For now, I’ll try to make a difference for myself by walking and absorbing the many experiences along the way… and I’ll try to make a difference for our circus community by walking for #step4circus. Check out these links if you want to find out more:

Our first trailer on YouTube: https://www.youtube.com/watch?v=Msf7rKELYxg

Our website: https://step4circus.com/

Our campaign: https://www.gofundme.com/f/step4circus

Also, on Facebook, search for Step4Circus and you will find our FB group.

Hasenmatt

Another eventful day. We reached our highest point so far: Hasenmatt at 1435 m above sea level. The view was absolutely amazing as you can see. In the distance you can just make out the Murtensee and the Bielersee.

Since we are so high up now, the nights are freezing cold. I am wearing every piece of clothing I brought along with me but my teeth are still chattering. Looking forward to get out of the mountains in a week or so and be able to get a good night’s sleep.

Another problem we keep facing is water. The Swiss Jura region is very different from the Alps where you can find springs everywhere. Here, water disappears immediately in the pourous rock. We stop whenever we see a restaurant, to refill our bottles. But… most restaurants are closed due to Covid19. So, each day, it’s a bit of a gamble. So far, we always got lucky.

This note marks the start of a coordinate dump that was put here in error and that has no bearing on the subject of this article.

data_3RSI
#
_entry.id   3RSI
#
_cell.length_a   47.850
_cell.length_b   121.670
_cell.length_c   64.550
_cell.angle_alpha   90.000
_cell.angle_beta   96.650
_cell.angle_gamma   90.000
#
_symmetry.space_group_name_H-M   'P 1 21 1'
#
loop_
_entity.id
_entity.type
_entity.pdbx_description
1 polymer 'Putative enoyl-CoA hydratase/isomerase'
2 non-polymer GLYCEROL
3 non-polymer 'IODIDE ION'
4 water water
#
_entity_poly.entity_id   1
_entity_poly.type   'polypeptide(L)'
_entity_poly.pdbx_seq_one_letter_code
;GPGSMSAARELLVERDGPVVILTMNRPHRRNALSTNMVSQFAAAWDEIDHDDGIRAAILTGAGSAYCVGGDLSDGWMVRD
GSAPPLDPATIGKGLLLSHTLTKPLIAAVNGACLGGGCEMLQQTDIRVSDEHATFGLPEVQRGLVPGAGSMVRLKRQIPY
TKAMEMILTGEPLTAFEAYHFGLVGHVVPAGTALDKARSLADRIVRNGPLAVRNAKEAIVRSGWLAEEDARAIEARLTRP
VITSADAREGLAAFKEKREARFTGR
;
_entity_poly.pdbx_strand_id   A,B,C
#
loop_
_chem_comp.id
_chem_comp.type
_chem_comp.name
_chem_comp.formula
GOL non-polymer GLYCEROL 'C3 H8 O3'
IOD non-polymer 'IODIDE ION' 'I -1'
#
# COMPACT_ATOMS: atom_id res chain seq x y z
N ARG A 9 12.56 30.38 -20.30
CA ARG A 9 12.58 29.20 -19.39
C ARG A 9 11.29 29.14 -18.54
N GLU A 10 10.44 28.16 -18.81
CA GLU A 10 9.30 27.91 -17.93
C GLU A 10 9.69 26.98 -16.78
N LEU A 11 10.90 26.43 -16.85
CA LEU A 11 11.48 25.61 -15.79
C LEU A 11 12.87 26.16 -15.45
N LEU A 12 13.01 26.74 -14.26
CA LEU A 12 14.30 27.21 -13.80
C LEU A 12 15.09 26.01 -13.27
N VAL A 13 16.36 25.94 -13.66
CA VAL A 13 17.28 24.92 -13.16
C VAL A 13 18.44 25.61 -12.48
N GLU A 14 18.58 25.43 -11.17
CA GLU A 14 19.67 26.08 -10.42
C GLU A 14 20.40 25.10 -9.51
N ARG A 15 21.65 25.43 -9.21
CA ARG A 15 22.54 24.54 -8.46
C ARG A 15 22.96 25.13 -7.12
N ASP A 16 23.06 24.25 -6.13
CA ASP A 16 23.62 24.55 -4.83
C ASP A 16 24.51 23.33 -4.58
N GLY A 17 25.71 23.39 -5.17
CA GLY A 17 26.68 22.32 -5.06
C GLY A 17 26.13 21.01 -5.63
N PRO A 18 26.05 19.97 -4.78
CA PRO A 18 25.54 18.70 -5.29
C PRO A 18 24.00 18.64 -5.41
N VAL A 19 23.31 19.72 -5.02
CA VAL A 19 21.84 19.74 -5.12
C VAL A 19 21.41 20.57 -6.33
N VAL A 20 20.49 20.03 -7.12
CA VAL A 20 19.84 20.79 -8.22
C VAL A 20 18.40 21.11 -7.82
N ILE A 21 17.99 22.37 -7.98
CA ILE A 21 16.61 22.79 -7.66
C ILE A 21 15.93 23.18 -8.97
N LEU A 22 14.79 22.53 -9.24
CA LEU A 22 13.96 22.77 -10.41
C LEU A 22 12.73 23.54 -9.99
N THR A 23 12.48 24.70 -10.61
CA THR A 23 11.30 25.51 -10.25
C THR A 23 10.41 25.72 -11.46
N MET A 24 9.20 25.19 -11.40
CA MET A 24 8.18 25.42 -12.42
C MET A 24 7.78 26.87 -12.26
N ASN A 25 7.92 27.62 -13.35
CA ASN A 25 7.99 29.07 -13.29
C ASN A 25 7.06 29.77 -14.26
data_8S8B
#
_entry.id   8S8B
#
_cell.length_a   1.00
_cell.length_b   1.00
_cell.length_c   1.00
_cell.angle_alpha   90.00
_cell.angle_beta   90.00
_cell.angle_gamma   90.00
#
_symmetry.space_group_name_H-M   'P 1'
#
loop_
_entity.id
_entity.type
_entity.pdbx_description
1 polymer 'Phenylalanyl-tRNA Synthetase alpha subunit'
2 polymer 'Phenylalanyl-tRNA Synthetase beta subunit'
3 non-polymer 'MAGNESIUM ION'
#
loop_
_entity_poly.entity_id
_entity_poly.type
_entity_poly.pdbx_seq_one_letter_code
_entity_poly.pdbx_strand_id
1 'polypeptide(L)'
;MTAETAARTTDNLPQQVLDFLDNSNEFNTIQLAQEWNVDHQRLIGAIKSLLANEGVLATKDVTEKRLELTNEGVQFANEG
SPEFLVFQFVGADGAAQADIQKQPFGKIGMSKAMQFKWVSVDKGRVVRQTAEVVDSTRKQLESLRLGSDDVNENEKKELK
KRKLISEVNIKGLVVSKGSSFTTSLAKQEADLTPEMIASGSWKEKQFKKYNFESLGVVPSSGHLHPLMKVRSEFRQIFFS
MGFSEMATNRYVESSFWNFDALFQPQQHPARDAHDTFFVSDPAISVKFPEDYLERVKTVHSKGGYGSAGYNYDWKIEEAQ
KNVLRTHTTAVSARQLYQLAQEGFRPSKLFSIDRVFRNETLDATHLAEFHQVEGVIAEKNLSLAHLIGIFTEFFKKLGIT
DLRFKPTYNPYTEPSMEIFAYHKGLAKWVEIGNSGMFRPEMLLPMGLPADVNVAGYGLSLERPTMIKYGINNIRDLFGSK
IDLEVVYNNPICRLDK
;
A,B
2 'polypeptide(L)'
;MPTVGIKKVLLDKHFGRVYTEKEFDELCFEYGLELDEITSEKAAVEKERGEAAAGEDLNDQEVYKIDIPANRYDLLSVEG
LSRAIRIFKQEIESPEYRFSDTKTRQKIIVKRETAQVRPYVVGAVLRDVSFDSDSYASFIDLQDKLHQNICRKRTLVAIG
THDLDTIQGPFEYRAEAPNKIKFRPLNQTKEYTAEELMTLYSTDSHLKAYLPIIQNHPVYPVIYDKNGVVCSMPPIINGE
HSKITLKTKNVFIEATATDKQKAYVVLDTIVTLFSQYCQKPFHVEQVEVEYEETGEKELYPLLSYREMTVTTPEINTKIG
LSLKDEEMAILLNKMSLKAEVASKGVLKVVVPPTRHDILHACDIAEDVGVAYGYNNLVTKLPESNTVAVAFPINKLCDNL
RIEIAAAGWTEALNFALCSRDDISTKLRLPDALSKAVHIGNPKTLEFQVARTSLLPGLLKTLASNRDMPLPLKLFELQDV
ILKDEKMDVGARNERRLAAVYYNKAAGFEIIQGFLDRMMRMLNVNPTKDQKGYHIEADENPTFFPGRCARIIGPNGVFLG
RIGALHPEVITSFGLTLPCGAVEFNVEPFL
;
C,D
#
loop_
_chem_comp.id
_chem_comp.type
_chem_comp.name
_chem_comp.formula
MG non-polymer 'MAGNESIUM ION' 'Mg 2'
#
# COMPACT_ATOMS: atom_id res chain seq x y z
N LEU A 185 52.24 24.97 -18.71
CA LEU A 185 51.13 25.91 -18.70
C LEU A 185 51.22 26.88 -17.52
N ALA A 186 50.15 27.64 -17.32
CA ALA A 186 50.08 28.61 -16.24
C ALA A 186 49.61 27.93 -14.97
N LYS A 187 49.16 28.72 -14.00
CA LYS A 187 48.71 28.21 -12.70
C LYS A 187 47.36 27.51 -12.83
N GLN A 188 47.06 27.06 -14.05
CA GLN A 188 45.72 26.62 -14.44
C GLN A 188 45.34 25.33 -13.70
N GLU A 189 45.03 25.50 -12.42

This mostly due to the amazingly helpful and friendly Swiss farmers. One lady whose doorbell we rang opened her door and asked “Water?” with a big smile before we could even say “Hello”. Last night, we slept on a meadow right in front of a farm house. Then, early this morning we were greeted with a hearty breakfast. Coffee, home-made bread, farmer’s cheese, milk and butter fresh from the cow. A true breakfast of champions!

Stormy Skies

Yesterday evening the sky turned into this, my weather app giving us severe rain storm and lightning warnings. So we legged it to Balsthal in Canton Solothurn where we took shelter in a cozy old hotel. We are staying here today. The sky still looks pretty much the same with occassional showers. Good chance to rest our legs, treat our blisters, and I bought new boots (but that’s a story for another day)

Step4Circus